It’s the shortest, but definitely the most lit month of the year. It’s Black History Month!
February (which is also my birthday month; I’ll be accepting gifts all month) is the time we set aside to pay extra attention and reverence to the contributions of the folks that built this country: Negros.
From the arts to activism, from innovation to academia, Black people have and continue to achieve new heights in every way possible.
While we take the time to honor all of the many wonderful Black people who have paved the way, broken barriers, fought the power, and pushed the culture forward in one way or another, let’s also honor their queer counterparts in the same fashion.
Too many times queer experiences, contributions, and achievements are left out of the narrative when discussing and teaching Black history. Their stories are either ignored completely or conveniently half told.
How many times has your Black history lesson included Bayard Rustin, the chief organizer of the 1963 March on Washington and advisor to Martin Luther King Jr? Or Marlon Riggs, the brilliant filmmaker, educator, activist, storyteller, and Harvard graduate? Or how about Marsha P. Johnson, the trans woman and activist who threw the first brick that popped off the Stonewall riots, and, by proxy, the entire gay rights movements?
How many times when discussing Malcolm X do we acknowledge that he was bisexual? Or that George Washington Carver was in a same-sex relationship for the latter part of his life?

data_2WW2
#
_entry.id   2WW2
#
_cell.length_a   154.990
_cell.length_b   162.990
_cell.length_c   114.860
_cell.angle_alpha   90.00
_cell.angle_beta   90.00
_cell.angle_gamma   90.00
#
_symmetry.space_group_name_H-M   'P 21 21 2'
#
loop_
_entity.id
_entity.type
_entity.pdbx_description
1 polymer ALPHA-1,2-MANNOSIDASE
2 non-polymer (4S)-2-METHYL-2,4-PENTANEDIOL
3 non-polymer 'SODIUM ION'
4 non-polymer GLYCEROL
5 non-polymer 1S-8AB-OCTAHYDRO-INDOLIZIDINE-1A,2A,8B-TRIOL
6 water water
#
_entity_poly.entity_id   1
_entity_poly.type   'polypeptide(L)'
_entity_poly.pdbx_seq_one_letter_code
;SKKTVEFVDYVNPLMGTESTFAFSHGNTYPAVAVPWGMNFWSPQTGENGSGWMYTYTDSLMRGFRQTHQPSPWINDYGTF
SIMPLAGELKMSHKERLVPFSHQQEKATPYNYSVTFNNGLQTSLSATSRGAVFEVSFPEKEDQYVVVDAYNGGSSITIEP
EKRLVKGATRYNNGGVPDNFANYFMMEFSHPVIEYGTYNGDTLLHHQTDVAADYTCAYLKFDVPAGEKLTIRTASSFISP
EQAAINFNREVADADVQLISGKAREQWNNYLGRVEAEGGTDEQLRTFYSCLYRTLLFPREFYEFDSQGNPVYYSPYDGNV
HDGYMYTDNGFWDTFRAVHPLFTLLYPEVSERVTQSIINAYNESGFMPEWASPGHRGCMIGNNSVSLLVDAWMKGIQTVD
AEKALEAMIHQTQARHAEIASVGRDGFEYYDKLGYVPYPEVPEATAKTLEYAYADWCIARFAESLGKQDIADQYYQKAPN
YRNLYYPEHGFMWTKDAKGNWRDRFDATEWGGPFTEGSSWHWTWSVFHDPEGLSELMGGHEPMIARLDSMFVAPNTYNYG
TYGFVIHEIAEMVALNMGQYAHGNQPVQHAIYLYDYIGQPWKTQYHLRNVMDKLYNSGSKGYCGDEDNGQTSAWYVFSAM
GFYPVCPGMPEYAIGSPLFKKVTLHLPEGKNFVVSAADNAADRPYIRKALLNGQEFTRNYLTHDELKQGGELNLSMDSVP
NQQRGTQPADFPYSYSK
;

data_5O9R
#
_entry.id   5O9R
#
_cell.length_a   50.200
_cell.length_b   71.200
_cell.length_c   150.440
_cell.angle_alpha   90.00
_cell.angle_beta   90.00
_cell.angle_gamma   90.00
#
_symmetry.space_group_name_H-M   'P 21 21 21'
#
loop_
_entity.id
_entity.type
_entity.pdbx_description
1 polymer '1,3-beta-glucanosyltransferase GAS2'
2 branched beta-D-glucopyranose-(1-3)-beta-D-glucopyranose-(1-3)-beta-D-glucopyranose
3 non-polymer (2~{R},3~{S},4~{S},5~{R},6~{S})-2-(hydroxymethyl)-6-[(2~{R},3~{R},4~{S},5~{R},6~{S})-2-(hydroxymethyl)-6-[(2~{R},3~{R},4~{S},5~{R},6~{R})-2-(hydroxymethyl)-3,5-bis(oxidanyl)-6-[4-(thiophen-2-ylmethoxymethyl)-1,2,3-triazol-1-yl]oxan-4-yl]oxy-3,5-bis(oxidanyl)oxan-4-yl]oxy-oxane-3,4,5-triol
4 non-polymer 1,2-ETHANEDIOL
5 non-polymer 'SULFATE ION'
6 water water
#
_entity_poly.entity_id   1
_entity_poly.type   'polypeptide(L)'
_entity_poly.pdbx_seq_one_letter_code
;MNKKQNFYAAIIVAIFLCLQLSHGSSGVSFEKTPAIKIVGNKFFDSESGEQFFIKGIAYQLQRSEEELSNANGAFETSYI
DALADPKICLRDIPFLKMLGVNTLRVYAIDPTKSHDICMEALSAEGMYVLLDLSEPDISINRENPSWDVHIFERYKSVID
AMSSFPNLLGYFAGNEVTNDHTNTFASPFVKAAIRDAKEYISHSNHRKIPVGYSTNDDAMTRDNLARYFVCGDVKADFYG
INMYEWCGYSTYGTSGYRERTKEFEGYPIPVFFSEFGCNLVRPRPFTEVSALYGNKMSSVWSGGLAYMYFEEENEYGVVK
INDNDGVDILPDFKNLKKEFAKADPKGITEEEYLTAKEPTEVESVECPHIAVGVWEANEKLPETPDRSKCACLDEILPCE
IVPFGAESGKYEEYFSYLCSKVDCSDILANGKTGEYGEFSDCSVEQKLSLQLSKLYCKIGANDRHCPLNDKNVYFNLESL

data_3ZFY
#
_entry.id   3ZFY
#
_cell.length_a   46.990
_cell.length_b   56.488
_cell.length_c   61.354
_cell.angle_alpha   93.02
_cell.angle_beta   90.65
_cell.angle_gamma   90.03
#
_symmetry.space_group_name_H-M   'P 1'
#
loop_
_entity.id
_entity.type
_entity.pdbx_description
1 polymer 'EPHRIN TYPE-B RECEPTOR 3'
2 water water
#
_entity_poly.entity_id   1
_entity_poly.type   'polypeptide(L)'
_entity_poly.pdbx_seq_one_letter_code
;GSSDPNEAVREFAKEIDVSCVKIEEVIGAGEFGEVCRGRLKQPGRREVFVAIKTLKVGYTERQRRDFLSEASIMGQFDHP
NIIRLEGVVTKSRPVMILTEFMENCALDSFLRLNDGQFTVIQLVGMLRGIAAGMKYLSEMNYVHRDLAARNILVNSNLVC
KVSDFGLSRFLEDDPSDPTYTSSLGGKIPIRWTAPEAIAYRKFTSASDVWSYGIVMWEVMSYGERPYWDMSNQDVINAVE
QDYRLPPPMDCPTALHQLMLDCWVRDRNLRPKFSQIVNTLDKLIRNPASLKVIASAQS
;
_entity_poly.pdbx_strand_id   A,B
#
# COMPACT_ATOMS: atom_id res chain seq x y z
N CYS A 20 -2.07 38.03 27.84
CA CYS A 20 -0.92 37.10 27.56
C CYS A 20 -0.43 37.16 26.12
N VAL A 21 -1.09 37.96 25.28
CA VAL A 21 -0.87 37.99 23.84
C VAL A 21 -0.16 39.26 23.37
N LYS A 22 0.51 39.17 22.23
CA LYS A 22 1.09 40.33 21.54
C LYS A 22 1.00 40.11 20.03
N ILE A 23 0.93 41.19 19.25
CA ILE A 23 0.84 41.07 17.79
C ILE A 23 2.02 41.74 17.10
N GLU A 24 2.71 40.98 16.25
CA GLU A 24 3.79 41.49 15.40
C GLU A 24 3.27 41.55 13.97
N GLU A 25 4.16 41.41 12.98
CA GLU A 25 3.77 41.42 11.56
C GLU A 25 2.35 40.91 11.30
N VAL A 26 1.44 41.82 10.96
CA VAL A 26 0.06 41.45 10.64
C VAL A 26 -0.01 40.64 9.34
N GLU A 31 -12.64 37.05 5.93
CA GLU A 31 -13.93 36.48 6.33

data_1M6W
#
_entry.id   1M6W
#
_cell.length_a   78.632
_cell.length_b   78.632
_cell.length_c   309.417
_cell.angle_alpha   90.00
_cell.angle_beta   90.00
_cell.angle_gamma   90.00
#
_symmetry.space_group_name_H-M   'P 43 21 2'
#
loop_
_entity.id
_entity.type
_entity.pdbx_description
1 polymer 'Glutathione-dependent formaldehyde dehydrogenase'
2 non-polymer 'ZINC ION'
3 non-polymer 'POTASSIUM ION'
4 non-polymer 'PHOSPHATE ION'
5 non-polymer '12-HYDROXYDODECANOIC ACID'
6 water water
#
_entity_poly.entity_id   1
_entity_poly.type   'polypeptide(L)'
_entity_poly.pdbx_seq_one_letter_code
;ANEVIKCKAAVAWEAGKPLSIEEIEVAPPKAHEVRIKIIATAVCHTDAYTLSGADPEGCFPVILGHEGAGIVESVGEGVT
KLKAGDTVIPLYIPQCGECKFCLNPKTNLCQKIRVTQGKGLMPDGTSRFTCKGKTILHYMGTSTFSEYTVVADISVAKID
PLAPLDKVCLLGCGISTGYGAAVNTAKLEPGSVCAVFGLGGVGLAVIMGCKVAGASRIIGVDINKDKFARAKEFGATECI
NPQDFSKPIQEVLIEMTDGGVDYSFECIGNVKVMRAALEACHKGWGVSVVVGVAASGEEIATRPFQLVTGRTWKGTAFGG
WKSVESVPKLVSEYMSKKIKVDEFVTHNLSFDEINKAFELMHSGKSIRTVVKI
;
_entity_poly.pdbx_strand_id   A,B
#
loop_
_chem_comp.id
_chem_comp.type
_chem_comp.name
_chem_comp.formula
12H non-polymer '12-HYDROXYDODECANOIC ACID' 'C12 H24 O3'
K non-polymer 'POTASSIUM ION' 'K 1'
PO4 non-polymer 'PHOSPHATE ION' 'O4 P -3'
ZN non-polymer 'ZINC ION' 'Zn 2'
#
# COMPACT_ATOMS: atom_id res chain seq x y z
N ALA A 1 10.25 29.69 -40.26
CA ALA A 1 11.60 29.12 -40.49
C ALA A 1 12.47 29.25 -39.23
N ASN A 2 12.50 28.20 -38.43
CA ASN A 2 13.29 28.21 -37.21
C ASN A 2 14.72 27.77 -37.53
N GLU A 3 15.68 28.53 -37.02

How often in school, church, or at formal Black History Month celebrations does sexuality and intersectionality come up? Not that someone’s sexuality defines them in their entirety, but when discussing the likes of James Baldwin, Langston Hughes, and even Angela Davis, a lot of their work is so widely celebrated because of their exploration of their intersectional identities.
You cannot, and should not, separate Blackness and queerness when someone is indeed Black and queer, and you really should stop trying.
These and countless others are stories that are hardly shared or half told. The erasure of these stories are not only a disservice to their respective legacies, but also to those actively learning about our history.
I guess I say all of this to say that it is my hope moving forward that we, as a community, will tell more inclusive stories about our history. It is my hope that we stop viewing Black history through a cishet, male perspective and add some heterogeneity to the narrative. For there is a range of Blackness and it’s beautiful and valid and real.